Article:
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Independent and Joint Tortfeasors

Independent and Joint Tortfeasors
Independent and Joint Tortfeasors


Tortfeasors, individuals or entities responsible for committing a tort, may be categorised as independent or joint based on their actions and intentions.

Independent Tortfeasors

Independent tortfeasors act separately but their actions converge to cause a single harm. Despite acting independently, their similar actions lead to a shared consequence. For instance, two motorists driving negligently and colliding, resulting in harm to a pedestrian, are considered independent tortfeasors.

In The Koursk case, two ships collided due to independent negligence, resulting in damage to a third vessel. Each ship was considered an independent tortfeasor, and their liability was several, not joint. This means each tortfeasor faced separate actions, as many as the number of individuals responsible.

Joint Tortfeasors

Joint tortfeasors, on the other hand, act together in furtherance of a common design, resulting in a single harm. Their actions are not independent but part of a shared endeavour. For example, in Brook v. Bool, two individuals searching for a gas leak inadvertently caused an explosion, making them joint tortfeasors.


Relationships and Liability

Certain relationships, such as principal and agent, master and servant, or partners in a firm, may also entail joint liability for torts committed within the scope of their association. For instance, if an agent commits a wrongful act within their employment, both the agent and the principal can be held liable as joint tortfeasors.

Key Distinction

The key distinction between joint and independent tortfeasors lies in the concurrence of their actions and intentions. Joint tortfeasors act together, not only in causing harm but also in their mental intent, while independent tortfeasors cause harm independently, with their actions coincidentally leading to a shared consequence.

Composite Tortfeasors in Indian Jurisprudence

In India, courts have adopted the concept of composite tortfeasors to encompass situations where two or more individuals are collectively responsible for a shared harm, whether through independent or joint actions. This approach deviates from the traditional distinction between joint and independent tortfeasors observed in English law.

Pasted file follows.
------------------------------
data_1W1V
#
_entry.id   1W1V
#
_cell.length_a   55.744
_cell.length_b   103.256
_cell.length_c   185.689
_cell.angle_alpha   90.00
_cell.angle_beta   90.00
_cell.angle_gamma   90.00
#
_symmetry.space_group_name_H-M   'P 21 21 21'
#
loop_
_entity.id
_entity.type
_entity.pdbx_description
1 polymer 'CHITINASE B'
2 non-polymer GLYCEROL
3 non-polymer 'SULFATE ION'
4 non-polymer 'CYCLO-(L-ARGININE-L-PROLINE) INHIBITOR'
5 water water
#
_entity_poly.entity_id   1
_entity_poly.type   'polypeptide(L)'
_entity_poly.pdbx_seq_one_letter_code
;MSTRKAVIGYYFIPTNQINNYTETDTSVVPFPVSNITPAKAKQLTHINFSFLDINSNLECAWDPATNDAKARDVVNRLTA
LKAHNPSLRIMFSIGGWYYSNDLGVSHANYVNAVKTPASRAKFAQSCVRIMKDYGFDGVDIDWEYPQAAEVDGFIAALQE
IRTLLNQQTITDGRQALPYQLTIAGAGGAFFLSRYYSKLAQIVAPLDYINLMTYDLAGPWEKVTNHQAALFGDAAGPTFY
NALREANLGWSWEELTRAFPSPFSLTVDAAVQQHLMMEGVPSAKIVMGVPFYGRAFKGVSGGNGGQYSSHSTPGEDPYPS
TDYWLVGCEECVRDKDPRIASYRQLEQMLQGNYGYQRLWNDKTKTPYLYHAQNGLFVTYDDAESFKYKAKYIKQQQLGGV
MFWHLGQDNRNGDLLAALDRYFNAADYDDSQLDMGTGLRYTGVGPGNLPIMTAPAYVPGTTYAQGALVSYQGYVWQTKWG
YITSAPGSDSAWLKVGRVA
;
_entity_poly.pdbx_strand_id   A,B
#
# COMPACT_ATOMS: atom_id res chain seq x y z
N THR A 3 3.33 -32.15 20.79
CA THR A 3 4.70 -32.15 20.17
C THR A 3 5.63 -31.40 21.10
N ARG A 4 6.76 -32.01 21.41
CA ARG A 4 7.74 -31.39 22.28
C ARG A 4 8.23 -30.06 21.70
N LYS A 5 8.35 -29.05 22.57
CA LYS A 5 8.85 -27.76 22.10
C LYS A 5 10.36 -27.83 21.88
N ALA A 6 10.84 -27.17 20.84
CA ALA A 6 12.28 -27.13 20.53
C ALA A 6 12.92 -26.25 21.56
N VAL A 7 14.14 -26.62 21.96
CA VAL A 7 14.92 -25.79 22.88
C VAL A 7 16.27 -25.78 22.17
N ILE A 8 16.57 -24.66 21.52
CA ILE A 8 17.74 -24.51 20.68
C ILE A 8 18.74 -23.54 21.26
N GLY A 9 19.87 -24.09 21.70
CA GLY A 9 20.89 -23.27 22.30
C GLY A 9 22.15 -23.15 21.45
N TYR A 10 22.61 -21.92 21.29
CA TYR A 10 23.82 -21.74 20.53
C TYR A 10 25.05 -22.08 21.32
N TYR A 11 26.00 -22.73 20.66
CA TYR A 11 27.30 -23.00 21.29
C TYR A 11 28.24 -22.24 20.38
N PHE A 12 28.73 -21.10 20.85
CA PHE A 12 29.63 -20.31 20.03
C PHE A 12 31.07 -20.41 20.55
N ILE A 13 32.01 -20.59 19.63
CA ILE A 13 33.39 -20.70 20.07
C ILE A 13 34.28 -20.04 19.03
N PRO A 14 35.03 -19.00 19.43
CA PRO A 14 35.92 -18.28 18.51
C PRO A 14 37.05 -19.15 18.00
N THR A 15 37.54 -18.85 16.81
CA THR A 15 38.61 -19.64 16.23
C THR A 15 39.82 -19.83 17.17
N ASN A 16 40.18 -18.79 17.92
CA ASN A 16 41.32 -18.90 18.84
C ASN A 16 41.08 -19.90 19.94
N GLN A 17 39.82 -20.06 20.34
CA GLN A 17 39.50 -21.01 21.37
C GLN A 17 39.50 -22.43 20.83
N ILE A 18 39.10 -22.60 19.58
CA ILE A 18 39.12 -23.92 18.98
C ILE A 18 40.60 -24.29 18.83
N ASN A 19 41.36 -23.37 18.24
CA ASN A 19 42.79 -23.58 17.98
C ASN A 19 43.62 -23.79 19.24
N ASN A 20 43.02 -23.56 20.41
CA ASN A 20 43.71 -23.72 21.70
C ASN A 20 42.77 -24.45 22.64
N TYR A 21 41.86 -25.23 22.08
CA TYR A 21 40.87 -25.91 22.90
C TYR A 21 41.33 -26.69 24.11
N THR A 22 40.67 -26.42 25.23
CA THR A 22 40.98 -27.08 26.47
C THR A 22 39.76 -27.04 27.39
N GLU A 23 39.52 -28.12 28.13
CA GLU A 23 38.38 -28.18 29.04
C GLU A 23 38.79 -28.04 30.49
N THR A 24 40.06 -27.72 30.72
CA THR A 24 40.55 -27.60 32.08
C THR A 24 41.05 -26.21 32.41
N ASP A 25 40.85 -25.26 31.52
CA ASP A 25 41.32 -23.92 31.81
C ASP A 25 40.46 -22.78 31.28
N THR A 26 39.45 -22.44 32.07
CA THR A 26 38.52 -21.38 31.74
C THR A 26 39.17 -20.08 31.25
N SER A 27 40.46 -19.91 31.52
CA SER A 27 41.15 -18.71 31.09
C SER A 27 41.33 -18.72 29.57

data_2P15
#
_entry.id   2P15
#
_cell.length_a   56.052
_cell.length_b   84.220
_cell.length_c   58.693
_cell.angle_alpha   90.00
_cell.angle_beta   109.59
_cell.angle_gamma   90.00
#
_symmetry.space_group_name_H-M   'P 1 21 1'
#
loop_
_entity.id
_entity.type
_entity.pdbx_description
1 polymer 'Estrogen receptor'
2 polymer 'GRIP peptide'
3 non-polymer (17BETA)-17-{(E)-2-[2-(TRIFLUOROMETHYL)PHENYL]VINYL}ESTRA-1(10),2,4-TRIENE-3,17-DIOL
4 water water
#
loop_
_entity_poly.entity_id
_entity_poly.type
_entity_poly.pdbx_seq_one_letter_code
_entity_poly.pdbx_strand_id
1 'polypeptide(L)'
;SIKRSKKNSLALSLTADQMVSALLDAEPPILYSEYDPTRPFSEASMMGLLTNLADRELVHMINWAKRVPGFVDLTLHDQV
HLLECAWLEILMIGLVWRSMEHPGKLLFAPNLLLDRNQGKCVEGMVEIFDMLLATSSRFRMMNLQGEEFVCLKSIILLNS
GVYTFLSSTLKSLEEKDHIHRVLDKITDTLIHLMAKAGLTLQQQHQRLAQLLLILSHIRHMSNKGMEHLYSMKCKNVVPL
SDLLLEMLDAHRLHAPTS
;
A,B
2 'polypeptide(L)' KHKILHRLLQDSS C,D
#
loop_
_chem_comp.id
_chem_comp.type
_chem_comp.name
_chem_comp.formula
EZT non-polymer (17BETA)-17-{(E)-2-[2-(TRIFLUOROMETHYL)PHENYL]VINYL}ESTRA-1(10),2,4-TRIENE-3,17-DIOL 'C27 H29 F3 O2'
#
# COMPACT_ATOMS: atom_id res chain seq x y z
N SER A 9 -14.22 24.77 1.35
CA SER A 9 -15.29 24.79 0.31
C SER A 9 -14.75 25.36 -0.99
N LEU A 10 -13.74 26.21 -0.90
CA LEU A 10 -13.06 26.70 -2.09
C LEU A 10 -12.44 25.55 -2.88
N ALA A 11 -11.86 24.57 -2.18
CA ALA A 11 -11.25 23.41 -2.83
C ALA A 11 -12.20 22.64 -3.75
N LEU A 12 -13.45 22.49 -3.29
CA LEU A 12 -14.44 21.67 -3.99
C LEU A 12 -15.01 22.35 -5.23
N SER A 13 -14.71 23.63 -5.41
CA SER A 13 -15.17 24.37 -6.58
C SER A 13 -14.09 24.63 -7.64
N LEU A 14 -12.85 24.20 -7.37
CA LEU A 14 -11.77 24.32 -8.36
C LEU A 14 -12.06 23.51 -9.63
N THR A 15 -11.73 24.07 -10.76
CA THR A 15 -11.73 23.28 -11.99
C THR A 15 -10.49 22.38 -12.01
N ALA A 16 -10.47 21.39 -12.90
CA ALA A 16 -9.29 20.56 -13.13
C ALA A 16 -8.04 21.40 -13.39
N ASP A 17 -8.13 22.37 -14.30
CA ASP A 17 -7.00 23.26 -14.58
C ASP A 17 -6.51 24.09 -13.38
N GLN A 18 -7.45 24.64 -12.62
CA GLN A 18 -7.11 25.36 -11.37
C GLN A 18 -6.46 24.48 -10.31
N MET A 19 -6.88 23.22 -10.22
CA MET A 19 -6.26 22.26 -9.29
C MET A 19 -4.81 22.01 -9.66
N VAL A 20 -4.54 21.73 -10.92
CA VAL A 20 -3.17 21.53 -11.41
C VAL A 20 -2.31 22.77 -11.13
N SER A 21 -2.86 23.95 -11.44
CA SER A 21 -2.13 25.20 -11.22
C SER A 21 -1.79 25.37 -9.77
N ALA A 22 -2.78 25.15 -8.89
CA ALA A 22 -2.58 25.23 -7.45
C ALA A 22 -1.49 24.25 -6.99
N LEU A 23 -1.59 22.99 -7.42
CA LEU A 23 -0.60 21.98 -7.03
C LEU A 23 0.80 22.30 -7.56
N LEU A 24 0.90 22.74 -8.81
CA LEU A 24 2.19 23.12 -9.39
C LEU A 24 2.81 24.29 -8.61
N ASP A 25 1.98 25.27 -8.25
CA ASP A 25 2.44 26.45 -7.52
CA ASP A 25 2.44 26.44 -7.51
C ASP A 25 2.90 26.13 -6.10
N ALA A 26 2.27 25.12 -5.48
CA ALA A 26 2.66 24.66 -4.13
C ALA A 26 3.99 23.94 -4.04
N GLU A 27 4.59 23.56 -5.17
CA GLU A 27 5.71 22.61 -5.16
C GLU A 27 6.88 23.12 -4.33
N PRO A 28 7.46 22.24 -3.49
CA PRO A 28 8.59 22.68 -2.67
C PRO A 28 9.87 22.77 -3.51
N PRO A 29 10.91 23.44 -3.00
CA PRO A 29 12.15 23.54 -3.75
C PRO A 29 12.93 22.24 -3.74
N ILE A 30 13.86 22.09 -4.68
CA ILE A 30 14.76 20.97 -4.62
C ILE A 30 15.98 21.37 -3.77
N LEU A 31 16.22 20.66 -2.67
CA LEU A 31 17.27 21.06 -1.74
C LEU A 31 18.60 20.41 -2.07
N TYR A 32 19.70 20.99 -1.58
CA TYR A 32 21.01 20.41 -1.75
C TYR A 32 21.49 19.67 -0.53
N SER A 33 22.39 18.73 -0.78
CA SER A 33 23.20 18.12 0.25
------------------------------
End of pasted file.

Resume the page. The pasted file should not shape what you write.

Distinction in Liability

  1. Joint vs. Independent Tortfeasors: Traditionally, joint tortfeasors were considered to give rise to a single cause of action. A judgement against one tortfeasor concluded the cause of action, barring further actions against the others.

  2. Legislative Alignment with England: Legislation in England has brought joint tortfeasors' liability in line with independent tortfeasors, allowing actions against some tortfeasors without precluding actions against others.

Joint and Several Liability

Joint and Several Liability:

  • Joint tortfeasors are jointly and severally liable, affording the plaintiff the choice to sue any or all of them for the full compensation.

  • For instance, both principal and agent are jointly and severally liable for the agent's wrongful acts. The plaintiff can sue either party for the entire damage, regardless of the actual wrongdoer.

  • Similarly, a master is liable alongside the servant, and a partnership firm is liable for the wrongful acts of a partner to the same extent as the guilty partner.

Apportionment of Damages:

  • In cases involving multiple tortfeasors, the tribunal is not tasked with apportioning damages between them.

  • Each tortfeasor may be held liable for the entire compensation awarded, regardless of their individual contribution to the harm.

Release of a Joint Tortfeasor